The Indianapolis Colts are going after a young audience—a really young audience.
On Aug. 15, the Colts became the first NFL team to launch a marketing campaign on the social media messaging site Kik, an initiative team officials think could reach hundreds of thousands of teenagers—a notoriously difficult group to target through traditional channels or even other digital platforms.
The league’s other 31 teams are monitoring the Colts’ progress to see how it goes, NFL sources said.
If you haven’t heard of Kik, you’re not alone. Just a couple of months ago, neither had Colts officials—not even the hip, young and tech-oriented among their ranks.
But a growing throng of teens—all the way down to 13—is using the app. Now, Colts marketers hope to use the platform to give birth to a new generation of fans.
“This is a perfect audience to grow your loyalties with,” said Dan Plumlee, Colts director of digital media. “The younger fans are when we connect with them, the more apt they are to stay our fans for life.”
There’s another reason Kik’s audience is attractive.
“It’s an important demographic because it’s an age group that shares your content,” Plumlee said.
And while much of this super-young demographic has little or no money to spend, “they have considerable sway over people who do,” said Kelly Hendricks, CEO of BlastMedia, a locally based public relations and marketing agency that specializes in social media campaigns.
“People as young as 13 and even younger have tremendous influence over parents, grandparents and other people who make a lot of purchasing decisions,” Hendricks said. “It may be an audience that was a little overlooked before, but with young people’s early-adoption rate of mobile and other digital platforms, that’s simply not the case anymore. Companies can no longer afford to ignore this audience.”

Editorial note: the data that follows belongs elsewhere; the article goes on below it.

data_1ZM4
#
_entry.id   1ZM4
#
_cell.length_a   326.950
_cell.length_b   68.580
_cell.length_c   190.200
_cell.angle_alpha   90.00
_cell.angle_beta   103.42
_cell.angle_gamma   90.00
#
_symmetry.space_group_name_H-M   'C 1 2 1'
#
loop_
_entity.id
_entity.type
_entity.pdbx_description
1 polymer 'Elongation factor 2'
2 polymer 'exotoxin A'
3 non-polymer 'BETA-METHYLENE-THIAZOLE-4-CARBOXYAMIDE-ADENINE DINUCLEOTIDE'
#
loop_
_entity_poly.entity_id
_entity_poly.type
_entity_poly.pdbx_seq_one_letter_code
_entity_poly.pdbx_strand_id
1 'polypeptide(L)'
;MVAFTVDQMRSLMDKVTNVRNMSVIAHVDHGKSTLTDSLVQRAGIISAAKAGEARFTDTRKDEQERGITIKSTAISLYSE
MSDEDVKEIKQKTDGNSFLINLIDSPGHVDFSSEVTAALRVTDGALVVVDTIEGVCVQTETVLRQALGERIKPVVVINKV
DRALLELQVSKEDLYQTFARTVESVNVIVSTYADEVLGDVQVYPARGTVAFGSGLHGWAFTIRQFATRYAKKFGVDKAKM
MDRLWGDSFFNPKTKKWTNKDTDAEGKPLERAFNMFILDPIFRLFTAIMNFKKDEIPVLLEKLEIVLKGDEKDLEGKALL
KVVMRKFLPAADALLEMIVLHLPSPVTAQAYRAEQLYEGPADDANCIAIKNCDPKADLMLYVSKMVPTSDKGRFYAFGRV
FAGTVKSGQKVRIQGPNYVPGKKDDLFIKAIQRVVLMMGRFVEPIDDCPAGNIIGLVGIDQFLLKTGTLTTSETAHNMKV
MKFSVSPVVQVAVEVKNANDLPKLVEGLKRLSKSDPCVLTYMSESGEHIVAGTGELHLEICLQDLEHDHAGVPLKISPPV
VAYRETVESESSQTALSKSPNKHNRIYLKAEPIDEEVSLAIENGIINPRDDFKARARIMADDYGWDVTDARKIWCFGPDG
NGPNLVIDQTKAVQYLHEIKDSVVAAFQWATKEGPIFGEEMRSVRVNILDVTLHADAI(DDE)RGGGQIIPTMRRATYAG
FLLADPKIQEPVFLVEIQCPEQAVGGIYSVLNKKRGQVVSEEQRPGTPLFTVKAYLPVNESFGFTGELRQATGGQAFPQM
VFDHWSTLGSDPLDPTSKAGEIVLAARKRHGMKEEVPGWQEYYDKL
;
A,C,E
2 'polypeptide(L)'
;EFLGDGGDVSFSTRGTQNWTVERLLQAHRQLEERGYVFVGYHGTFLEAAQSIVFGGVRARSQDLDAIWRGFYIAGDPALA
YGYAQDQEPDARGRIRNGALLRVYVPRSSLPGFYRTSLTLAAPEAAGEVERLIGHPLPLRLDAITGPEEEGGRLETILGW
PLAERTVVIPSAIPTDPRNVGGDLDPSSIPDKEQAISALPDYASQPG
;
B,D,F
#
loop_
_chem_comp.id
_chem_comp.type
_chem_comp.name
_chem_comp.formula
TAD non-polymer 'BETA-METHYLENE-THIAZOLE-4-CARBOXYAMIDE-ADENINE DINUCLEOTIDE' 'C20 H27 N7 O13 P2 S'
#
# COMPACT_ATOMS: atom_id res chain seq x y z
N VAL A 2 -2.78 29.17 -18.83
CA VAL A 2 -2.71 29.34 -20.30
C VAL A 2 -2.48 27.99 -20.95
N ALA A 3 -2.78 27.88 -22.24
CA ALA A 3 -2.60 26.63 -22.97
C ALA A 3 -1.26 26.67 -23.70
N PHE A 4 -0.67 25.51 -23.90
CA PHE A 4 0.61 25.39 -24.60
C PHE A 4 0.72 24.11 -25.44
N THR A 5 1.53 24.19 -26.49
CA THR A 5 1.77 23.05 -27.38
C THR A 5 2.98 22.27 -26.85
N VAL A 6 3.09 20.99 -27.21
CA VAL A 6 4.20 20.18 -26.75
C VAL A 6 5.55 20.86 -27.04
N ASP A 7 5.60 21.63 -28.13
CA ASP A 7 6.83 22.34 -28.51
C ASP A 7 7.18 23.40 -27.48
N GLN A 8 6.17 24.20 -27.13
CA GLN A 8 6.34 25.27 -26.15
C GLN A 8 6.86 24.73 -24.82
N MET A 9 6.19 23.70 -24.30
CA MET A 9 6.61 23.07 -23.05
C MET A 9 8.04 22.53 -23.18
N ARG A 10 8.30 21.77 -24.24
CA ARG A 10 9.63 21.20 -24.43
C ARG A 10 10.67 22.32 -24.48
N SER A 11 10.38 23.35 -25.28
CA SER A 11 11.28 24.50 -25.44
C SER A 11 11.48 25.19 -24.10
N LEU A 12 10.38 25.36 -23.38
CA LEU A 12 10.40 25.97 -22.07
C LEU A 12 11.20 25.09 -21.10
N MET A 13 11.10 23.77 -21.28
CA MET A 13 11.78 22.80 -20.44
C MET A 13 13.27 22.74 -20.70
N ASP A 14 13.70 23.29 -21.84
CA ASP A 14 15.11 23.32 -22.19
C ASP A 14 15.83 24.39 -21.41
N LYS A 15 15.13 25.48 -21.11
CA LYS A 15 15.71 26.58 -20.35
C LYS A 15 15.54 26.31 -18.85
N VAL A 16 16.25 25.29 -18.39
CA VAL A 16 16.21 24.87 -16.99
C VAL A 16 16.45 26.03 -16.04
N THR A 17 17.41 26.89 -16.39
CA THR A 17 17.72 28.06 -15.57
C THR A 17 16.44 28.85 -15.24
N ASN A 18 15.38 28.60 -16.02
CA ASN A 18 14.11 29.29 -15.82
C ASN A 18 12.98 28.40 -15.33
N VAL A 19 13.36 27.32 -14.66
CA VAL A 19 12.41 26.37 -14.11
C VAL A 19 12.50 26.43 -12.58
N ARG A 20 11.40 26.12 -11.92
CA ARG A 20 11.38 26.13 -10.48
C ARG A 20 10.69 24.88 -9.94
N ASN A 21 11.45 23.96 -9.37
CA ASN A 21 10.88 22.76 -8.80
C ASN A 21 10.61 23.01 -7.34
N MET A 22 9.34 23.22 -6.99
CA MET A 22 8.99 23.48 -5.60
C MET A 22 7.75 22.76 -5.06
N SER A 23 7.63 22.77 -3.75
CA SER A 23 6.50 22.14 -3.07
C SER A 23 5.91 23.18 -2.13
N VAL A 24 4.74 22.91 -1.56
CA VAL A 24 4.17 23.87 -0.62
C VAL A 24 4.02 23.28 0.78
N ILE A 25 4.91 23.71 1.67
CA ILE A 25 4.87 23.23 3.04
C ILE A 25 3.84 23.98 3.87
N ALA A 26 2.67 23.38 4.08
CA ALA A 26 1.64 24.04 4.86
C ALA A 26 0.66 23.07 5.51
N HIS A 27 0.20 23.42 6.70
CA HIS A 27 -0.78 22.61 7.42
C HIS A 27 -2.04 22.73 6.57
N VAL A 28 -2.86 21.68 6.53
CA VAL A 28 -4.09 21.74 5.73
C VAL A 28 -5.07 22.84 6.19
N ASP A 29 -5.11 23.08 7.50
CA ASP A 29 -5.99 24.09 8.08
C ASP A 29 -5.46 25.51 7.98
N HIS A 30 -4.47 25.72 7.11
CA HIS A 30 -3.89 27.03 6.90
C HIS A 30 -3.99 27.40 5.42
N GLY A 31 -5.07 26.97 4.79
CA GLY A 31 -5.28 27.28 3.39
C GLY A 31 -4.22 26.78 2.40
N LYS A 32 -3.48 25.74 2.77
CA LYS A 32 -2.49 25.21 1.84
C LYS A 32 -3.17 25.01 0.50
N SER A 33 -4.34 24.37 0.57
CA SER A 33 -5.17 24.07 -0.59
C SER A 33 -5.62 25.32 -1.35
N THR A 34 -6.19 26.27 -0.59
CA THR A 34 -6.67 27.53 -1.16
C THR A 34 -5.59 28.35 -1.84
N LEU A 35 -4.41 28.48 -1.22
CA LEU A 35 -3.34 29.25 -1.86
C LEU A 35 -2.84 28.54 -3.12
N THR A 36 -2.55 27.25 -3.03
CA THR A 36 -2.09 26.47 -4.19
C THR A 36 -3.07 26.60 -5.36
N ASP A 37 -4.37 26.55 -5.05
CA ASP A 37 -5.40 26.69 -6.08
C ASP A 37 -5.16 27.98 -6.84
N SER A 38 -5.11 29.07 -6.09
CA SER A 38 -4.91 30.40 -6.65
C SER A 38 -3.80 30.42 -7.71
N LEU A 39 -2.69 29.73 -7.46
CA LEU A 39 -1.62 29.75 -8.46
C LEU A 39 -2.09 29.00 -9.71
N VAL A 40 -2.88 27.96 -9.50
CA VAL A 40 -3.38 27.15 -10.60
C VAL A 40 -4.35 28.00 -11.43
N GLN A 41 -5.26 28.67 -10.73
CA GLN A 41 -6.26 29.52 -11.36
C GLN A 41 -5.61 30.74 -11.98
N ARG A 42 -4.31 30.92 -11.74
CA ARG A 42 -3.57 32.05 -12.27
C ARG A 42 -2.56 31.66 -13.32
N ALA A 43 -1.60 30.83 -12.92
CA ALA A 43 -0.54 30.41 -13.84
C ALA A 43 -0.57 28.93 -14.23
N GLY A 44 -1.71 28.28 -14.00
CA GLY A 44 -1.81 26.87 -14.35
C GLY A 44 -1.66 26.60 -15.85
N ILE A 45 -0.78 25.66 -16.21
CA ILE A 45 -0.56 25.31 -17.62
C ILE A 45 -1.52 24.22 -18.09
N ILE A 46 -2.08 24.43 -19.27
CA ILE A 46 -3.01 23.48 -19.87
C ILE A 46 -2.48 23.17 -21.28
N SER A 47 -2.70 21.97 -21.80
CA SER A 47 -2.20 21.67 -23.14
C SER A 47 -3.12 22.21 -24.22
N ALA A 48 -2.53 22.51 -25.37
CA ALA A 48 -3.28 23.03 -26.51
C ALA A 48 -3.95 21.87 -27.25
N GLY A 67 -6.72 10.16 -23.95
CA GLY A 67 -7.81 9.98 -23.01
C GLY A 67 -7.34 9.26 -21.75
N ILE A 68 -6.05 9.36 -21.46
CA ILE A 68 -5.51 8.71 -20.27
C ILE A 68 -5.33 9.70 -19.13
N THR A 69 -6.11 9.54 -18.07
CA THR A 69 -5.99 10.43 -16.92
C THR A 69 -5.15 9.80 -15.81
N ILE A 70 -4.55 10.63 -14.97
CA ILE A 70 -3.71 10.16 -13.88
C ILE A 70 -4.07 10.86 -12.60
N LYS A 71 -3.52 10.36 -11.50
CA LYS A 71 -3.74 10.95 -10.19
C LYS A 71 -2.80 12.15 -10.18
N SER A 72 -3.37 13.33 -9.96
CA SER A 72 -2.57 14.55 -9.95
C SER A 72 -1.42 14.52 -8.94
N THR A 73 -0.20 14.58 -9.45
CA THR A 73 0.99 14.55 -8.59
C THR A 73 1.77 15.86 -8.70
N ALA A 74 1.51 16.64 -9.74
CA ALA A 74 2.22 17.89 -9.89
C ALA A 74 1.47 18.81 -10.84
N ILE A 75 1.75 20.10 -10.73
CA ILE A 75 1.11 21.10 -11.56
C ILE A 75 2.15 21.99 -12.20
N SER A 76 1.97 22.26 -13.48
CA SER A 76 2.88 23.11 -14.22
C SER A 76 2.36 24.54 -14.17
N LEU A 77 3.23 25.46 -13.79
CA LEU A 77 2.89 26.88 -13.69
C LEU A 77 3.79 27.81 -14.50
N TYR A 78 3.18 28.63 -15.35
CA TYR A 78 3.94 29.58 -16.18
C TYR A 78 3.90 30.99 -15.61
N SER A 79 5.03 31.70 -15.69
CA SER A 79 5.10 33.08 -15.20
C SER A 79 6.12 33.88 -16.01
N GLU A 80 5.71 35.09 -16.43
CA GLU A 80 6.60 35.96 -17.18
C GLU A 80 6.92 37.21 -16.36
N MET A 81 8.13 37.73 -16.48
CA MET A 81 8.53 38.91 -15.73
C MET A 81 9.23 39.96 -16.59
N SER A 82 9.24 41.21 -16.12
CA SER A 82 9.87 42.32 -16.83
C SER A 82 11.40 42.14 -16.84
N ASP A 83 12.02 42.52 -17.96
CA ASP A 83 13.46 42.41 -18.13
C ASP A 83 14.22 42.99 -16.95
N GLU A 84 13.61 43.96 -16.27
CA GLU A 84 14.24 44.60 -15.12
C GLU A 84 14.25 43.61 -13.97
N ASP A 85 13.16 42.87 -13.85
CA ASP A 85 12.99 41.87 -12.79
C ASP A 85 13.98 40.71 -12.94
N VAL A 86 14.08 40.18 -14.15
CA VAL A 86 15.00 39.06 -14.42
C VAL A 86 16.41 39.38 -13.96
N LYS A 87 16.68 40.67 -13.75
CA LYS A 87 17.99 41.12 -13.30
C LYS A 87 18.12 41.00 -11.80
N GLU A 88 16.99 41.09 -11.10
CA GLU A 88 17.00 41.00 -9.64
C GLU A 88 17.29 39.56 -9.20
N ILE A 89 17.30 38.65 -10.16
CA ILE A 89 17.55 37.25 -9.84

Kik was quietly founded in 2008 by a group of University of Waterloo (Ontario) students who wanted to create smartphone technologies. The messenger app was released in late 2010, and slowly the medium gained traction—primarily with a young audience who liked the ability to chat with friends on the fly.
In January 2015, Kik reached 200 million registered users, 82 percent of which are ages 13 to 24, according to the company. Users self-report their ages when registering; those younger than 13 aren’t allowed to join.
Kik competes with messaging apps like WhatsApp, Line and Snapchat. Kik is the first to have its own browser, which increases functionality and sharing capabilities. And unlike competitors that focus primarily on messaging, Kik integrates different apps and software that allow users to share content like movie posters, memes, Web pages and YouTube videos, and to play games with others.
The free app has started pushing its users to follow some accounts, including the Colts. This year, it has also started offering “promoted chats,” which are designed to help companies accumulate followers and talk with current and prospective customers.
For the Colts, the promoted chat takes the form of a game that moves followers through seven levels of a choose-your-own adventure story about progressing through the football ranks from high school player to the pros.
The game typically kicks off with this prompt: “It’s a long road to make it in the NFL, and there are difficult choices to make along the way. … Are you up for the challenge?”